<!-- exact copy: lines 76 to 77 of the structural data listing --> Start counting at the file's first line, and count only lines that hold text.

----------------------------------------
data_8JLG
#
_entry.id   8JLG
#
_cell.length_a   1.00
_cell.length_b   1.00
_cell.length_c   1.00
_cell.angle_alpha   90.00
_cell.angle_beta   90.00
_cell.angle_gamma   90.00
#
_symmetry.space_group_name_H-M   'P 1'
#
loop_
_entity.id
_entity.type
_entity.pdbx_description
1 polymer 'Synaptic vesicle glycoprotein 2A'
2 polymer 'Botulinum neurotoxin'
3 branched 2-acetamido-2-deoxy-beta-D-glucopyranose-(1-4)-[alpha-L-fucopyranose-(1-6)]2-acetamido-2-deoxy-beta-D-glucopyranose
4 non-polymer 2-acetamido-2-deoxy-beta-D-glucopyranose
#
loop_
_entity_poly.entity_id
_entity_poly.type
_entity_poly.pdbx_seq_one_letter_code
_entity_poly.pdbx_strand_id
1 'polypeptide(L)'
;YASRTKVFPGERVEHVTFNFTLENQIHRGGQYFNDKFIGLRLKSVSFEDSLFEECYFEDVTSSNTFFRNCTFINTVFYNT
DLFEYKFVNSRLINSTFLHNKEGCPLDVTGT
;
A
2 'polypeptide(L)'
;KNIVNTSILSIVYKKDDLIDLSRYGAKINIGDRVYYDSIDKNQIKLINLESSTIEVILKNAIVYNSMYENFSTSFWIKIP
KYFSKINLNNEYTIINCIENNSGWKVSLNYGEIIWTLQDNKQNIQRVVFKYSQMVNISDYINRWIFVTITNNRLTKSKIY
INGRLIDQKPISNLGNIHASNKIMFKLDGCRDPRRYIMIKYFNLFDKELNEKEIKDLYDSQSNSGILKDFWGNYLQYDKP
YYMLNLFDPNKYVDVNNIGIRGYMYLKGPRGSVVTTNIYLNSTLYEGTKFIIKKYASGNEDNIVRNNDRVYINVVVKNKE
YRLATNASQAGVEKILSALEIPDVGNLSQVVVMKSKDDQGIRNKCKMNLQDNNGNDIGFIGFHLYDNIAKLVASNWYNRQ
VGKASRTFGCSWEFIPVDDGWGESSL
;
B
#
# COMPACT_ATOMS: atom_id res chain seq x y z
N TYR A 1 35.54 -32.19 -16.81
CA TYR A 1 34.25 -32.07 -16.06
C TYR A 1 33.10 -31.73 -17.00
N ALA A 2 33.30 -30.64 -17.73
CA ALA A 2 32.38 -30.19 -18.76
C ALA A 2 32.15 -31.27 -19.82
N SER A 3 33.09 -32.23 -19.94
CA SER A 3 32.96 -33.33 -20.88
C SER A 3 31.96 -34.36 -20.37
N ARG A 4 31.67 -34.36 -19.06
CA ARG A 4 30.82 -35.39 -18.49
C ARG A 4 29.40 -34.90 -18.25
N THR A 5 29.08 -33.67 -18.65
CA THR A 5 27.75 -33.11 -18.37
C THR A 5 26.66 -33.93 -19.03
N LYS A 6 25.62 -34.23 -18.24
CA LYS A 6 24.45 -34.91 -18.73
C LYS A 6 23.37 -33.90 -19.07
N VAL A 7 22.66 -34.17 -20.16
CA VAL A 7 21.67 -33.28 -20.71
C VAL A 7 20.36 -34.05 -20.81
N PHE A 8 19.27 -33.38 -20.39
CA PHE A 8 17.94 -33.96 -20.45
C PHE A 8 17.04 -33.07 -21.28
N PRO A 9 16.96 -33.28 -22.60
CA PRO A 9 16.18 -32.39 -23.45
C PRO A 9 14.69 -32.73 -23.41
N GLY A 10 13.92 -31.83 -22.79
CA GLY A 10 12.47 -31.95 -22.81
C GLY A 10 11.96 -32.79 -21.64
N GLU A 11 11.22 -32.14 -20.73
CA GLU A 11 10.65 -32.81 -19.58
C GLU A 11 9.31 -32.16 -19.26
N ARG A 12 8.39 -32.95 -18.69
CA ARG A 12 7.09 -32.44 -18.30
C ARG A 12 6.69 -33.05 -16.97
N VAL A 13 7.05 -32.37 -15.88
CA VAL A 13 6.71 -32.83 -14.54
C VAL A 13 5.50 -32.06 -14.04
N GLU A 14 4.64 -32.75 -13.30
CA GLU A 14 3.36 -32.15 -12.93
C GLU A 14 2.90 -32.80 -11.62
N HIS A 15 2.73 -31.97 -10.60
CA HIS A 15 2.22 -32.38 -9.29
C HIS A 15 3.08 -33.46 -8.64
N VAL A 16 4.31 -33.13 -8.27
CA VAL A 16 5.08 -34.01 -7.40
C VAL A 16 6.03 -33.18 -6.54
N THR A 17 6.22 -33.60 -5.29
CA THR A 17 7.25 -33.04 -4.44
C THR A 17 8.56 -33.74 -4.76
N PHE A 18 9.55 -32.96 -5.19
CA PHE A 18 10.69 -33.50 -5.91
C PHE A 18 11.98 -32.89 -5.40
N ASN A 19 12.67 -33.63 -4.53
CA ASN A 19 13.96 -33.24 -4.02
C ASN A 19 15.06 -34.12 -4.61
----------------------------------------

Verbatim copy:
C GLU A 11 9.31 -32.16 -19.26
N ARG A 12 8.39 -32.95 -18.69